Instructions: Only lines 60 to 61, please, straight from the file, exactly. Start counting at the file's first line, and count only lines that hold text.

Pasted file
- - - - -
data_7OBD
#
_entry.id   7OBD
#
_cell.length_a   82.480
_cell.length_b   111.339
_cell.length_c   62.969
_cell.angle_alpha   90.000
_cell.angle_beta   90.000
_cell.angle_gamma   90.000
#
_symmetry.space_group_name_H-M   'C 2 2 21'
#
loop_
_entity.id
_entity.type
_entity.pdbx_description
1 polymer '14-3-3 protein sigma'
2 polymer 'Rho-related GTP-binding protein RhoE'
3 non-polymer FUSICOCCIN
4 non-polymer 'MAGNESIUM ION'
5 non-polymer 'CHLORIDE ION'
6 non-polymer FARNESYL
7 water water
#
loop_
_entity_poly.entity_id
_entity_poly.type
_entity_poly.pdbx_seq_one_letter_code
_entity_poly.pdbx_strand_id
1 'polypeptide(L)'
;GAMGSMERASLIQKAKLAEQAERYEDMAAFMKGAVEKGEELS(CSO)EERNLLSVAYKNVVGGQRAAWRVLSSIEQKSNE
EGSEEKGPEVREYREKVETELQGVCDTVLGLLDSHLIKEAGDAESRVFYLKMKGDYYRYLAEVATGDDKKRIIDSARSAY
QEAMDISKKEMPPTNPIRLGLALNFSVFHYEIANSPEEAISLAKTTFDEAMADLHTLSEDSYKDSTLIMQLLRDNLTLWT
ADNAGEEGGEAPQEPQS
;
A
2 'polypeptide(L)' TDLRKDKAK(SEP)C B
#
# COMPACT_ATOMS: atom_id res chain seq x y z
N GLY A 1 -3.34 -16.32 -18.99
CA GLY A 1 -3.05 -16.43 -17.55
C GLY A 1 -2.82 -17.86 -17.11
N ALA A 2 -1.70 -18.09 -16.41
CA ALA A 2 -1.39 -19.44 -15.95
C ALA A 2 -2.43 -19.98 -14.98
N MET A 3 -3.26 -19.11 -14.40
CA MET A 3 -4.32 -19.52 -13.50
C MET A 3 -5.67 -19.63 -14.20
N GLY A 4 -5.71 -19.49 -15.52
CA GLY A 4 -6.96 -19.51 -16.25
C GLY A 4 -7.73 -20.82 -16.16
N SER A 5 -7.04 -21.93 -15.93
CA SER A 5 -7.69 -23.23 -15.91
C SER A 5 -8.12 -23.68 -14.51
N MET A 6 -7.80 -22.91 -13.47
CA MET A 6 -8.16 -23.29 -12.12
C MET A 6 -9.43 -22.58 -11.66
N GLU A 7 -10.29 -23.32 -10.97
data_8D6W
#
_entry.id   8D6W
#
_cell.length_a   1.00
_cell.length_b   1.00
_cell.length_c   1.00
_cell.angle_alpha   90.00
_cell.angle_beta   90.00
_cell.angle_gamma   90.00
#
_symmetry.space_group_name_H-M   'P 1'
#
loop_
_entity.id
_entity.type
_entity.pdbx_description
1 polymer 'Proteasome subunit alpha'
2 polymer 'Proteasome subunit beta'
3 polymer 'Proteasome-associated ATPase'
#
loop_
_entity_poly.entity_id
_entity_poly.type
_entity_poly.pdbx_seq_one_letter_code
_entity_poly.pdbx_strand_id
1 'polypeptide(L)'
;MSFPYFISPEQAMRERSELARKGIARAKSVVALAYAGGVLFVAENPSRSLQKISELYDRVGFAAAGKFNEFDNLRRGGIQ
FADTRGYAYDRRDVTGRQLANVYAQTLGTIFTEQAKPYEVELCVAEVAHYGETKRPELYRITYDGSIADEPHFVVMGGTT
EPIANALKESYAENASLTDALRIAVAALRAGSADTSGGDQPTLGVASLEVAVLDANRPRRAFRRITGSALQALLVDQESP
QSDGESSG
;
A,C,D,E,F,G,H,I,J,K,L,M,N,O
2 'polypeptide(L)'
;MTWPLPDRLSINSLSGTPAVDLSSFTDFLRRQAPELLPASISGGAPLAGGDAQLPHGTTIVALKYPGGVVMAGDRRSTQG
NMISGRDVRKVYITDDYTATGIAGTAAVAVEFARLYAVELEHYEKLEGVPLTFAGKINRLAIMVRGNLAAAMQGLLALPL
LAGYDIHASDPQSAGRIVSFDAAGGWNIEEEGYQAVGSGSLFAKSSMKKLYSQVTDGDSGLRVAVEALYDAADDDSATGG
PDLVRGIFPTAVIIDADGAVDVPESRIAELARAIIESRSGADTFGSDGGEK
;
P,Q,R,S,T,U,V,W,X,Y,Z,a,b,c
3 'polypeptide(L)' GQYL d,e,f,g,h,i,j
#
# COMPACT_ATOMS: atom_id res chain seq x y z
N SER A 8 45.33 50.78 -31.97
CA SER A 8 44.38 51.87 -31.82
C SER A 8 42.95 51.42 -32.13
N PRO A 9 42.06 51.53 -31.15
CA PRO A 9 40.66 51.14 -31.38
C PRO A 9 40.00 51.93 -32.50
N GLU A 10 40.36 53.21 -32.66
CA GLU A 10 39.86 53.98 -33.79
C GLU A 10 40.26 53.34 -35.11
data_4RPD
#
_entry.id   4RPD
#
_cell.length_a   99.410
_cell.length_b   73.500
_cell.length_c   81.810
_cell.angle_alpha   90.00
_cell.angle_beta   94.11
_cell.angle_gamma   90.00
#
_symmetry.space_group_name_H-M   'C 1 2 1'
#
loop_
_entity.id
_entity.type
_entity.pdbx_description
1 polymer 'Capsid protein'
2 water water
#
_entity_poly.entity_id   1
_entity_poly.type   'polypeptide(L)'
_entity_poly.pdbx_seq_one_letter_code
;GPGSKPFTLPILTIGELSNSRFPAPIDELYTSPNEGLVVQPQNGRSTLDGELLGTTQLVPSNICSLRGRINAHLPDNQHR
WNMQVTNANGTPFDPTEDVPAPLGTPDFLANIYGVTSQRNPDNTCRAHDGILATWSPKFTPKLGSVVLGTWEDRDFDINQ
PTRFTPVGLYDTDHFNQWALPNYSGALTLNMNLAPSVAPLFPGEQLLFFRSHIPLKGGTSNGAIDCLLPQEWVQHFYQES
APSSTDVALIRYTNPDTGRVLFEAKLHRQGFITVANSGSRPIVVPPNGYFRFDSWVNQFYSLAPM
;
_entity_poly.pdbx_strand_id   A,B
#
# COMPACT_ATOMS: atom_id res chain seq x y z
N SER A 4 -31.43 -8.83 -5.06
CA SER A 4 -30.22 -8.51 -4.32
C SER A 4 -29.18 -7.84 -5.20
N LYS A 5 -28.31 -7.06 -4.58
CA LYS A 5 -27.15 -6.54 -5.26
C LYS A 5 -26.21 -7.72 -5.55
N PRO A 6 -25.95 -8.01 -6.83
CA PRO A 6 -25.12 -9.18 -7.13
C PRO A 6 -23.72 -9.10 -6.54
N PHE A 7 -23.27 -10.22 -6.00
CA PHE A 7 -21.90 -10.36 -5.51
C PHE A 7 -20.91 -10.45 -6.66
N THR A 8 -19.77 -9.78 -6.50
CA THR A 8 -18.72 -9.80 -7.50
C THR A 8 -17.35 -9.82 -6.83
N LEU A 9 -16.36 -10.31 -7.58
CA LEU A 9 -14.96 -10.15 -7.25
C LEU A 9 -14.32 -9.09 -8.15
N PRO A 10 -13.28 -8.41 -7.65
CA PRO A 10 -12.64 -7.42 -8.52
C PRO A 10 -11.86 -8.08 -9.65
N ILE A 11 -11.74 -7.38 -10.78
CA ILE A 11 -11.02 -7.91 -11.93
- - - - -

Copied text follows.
data_8D6W
#